Sources: Obama to visit Cuba next month

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President Barack Obama said Friday, June 13, 2014, that the United States "will not be sending U.S. troops back into combat in Iraq," but that he would be reviewing a range of other options to support the Iraqi government against a sweeping advance by militant fighters.

WASHINGTON (CNN) — President Barack Obama will visit Cuba next month, multiple U.S. and diplomatic sources told CNN on Wednesday.

The White House is expected to announce the trip Thursday. One U.S. source described the anticipated visit as short.

The trip, long expected, comes after Obama’s administration formally reopened ties with Havana in late 2014, following a half-century of enmity.

The visit was first reported by ABC News.

The American embassy was reopened and a U.S. flag raised at the compound on Havana harbor in August.

Since then, high level U.S. officials have traveled to the island, including Secretary of State John Kerry and transportation chief Anthony Foxx.

Travel restrictions have been loosened and economic channels revived. Obama shook Cuban leader Raul Castro’s hand during an historic face-to-face meeting last spring.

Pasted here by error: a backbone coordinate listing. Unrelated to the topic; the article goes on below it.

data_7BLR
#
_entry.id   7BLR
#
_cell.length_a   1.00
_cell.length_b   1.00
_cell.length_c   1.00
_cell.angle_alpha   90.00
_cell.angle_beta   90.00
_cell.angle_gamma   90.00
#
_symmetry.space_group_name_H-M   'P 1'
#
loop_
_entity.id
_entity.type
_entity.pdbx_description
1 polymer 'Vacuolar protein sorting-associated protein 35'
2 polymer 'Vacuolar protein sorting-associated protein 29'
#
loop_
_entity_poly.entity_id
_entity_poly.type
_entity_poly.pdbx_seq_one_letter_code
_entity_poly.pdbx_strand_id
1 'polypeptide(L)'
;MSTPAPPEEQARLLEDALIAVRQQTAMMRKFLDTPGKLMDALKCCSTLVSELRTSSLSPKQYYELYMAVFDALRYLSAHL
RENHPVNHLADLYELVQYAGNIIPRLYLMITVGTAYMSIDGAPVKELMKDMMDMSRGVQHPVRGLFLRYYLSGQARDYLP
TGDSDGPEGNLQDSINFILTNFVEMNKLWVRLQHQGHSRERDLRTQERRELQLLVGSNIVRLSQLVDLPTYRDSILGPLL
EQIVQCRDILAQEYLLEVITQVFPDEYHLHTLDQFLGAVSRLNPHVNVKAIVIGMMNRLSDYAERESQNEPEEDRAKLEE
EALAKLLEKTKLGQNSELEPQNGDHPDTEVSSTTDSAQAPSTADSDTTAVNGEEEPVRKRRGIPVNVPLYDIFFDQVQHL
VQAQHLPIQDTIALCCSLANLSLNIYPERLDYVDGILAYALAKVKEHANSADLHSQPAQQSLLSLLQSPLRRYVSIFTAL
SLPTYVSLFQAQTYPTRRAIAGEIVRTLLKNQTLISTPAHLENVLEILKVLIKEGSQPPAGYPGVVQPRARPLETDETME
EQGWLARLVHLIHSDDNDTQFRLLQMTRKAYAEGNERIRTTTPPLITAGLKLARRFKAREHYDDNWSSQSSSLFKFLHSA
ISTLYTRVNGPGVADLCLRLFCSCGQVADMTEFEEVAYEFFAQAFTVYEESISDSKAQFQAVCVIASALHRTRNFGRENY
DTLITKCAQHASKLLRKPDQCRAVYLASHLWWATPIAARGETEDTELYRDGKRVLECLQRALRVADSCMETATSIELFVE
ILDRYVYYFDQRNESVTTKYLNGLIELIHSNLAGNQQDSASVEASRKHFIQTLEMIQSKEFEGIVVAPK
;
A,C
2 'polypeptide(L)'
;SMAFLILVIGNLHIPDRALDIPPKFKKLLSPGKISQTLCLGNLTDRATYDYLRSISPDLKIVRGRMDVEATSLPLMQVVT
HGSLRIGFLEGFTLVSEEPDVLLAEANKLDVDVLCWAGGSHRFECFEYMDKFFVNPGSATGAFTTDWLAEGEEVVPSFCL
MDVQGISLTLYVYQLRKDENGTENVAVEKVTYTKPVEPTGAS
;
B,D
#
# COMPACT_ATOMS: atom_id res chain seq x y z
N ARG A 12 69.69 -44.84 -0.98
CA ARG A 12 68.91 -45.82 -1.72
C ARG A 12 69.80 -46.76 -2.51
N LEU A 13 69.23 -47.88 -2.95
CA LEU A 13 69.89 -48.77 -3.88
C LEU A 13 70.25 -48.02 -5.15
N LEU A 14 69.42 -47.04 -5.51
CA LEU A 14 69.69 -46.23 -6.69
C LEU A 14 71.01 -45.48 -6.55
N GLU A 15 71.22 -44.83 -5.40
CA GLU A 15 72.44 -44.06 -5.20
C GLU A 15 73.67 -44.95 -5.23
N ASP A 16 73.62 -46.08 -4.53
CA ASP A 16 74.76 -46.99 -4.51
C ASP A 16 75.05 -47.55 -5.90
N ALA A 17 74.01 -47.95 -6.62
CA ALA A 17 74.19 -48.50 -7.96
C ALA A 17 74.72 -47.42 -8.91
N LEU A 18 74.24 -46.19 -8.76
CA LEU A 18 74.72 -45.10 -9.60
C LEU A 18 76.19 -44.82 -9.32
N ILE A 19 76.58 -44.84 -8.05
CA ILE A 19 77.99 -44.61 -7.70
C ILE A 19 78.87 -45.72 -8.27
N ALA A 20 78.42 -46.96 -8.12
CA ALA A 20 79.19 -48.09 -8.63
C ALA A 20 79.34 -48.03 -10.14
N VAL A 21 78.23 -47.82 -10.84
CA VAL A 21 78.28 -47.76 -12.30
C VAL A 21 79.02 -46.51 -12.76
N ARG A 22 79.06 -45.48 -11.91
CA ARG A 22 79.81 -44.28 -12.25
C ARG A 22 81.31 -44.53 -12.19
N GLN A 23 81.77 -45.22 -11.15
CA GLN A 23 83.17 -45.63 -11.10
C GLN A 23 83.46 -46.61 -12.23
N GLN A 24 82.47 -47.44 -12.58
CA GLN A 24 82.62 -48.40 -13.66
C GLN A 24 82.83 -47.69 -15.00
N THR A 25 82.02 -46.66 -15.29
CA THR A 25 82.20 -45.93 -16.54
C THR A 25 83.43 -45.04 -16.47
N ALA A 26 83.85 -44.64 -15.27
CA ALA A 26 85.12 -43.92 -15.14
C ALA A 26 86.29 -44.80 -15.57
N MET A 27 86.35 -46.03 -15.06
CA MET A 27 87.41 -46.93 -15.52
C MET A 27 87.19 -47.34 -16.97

That meeting, which transpired during a summit in Panama, was regarded as a breakthrough. But images of the American President stepping onto Cuban soil will provide Obama a lasting illustration of his adage that diplomacy with traditional U.S. foes can yield concrete results.

Last week, U.S. air carriers entered a bidding war to secure routes to Cuba after both nations signed an agreement to resume flights between the island and the United States.

U.S. travelers, who previously were required to adhere to strict conditions for visits to Cuba, are now able to apply for a broad range of travel licenses, included trips for cultural exchanges and humanitarian work.

But travel purely for tourism won’t be allowed until the U.S. Congress lifts a longstanding embargo, which also restricts most trade with Cuba.

Many lawmakers stand opposed to such a move, arguing the regime in place in Cuba restricts dissent and tramples on citizens freedom of expression.

Leading up to the announcement of Obama’s trip, White House officials said Cuba would need to demonstrate human rights reforms before the President would travel there.

Officials say Obama could visit the island to witness a signing of a peace accord between the government of Colombia and the FARC rebel group. Obama committed $400 million to the Colombian government in his most recent budget proposal to implement the deal.